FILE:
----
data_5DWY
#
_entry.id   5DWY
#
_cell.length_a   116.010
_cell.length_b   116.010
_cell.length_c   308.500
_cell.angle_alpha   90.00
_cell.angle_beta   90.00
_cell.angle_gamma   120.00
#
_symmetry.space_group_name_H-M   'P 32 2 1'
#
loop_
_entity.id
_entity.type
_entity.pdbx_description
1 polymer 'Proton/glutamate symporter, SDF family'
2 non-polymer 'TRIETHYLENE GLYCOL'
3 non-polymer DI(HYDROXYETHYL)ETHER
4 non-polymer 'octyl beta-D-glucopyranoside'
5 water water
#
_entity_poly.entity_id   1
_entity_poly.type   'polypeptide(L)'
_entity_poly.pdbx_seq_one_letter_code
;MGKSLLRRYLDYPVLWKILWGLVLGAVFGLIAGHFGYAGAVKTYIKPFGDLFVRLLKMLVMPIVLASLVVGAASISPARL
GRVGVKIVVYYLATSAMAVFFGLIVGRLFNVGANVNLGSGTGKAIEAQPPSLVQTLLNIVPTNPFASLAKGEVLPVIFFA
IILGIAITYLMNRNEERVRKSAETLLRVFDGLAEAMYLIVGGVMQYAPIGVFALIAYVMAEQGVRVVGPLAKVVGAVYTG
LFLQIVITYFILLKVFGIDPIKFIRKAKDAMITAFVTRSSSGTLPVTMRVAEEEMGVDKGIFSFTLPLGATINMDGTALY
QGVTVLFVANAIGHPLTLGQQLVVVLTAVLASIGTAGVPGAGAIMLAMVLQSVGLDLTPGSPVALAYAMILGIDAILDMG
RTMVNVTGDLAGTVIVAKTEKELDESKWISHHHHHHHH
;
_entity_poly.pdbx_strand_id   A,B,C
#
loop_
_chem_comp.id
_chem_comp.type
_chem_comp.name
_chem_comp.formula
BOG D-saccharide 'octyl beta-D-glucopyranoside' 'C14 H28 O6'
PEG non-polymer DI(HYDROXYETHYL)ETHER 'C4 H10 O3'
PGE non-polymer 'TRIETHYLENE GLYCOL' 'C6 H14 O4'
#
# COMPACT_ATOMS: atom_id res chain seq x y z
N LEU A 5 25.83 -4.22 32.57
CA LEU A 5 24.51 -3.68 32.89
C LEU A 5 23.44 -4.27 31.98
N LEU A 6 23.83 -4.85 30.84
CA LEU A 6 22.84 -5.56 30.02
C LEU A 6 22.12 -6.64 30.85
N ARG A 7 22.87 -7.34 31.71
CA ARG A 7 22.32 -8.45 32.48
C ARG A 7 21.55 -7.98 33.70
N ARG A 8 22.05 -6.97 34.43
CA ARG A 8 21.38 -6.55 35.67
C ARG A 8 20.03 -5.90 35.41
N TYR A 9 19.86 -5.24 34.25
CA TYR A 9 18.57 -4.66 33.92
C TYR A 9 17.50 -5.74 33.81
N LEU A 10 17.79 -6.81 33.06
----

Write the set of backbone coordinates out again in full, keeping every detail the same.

data_5DWY
#
_entry.id   5DWY
#
_cell.length_a   116.010
_cell.length_b   116.010
_cell.length_c   308.500
_cell.angle_alpha   90.00
_cell.angle_beta   90.00
_cell.angle_gamma   120.00
#
_symmetry.space_group_name_H-M   'P 32 2 1'
#
loop_
_entity.id
_entity.type
_entity.pdbx_description
1 polymer 'Proton/glutamate symporter, SDF family'
2 non-polymer 'TRIETHYLENE GLYCOL'
3 non-polymer DI(HYDROXYETHYL)ETHER
4 non-polymer 'octyl beta-D-glucopyranoside'
5 water water
#
_entity_poly.entity_id   1
_entity_poly.type   'polypeptide(L)'
_entity_poly.pdbx_seq_one_letter_code
;MGKSLLRRYLDYPVLWKILWGLVLGAVFGLIAGHFGYAGAVKTYIKPFGDLFVRLLKMLVMPIVLASLVVGAASISPARL
GRVGVKIVVYYLATSAMAVFFGLIVGRLFNVGANVNLGSGTGKAIEAQPPSLVQTLLNIVPTNPFASLAKGEVLPVIFFA
IILGIAITYLMNRNEERVRKSAETLLRVFDGLAEAMYLIVGGVMQYAPIGVFALIAYVMAEQGVRVVGPLAKVVGAVYTG
LFLQIVITYFILLKVFGIDPIKFIRKAKDAMITAFVTRSSSGTLPVTMRVAEEEMGVDKGIFSFTLPLGATINMDGTALY
QGVTVLFVANAIGHPLTLGQQLVVVLTAVLASIGTAGVPGAGAIMLAMVLQSVGLDLTPGSPVALAYAMILGIDAILDMG
RTMVNVTGDLAGTVIVAKTEKELDESKWISHHHHHHHH
;
_entity_poly.pdbx_strand_id   A,B,C
#
loop_
_chem_comp.id
_chem_comp.type
_chem_comp.name
_chem_comp.formula
BOG D-saccharide 'octyl beta-D-glucopyranoside' 'C14 H28 O6'
PEG non-polymer DI(HYDROXYETHYL)ETHER 'C4 H10 O3'
PGE non-polymer 'TRIETHYLENE GLYCOL' 'C6 H14 O4'
#
# COMPACT_ATOMS: atom_id res chain seq x y z
N LEU A 5 25.83 -4.22 32.57
CA LEU A 5 24.51 -3.68 32.89
C LEU A 5 23.44 -4.27 31.98
N LEU A 6 23.83 -4.85 30.84
CA LEU A 6 22.84 -5.56 30.02
C LEU A 6 22.12 -6.64 30.85
N ARG A 7 22.87 -7.34 31.71
CA ARG A 7 22.32 -8.45 32.48
C ARG A 7 21.55 -7.98 33.70
N ARG A 8 22.05 -6.97 34.43
CA ARG A 8 21.38 -6.55 35.67
C ARG A 8 20.03 -5.90 35.41
N TYR A 9 19.86 -5.24 34.25
CA TYR A 9 18.57 -4.66 33.92
C TYR A 9 17.50 -5.74 33.81
N LEU A 10 17.79 -6.81 33.06